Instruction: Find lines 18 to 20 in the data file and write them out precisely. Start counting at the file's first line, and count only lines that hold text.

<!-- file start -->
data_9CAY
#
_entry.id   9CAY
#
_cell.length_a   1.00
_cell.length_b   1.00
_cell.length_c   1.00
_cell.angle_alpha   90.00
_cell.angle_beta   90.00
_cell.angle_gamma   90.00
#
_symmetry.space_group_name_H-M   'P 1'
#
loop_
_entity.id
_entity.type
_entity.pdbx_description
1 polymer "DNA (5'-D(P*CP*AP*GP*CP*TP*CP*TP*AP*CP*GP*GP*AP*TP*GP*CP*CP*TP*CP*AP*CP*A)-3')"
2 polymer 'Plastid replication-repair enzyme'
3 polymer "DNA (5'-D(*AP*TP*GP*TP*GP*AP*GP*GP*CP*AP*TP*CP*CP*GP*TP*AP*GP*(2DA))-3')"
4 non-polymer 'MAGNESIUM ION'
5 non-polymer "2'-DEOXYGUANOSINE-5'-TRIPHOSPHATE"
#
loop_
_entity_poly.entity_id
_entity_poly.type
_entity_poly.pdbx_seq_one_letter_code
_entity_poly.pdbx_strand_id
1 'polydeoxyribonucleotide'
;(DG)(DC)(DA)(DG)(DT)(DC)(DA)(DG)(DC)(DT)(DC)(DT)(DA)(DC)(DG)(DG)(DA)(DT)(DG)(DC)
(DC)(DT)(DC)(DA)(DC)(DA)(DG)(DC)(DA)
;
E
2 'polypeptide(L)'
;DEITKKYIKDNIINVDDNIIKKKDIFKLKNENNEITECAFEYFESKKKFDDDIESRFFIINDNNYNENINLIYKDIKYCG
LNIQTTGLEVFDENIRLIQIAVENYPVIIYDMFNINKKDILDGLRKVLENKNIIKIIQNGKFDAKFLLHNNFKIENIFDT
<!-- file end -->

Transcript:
1 polymer "DNA (5'-D(P*CP*AP*GP*CP*TP*CP*TP*AP*CP*GP*GP*AP*TP*GP*CP*CP*TP*CP*AP*CP*A)-3')"
2 polymer 'Plastid replication-repair enzyme'
3 polymer "DNA (5'-D(*AP*TP*GP*TP*GP*AP*GP*GP*CP*AP*TP*CP*CP*GP*TP*AP*GP*(2DA))-3')"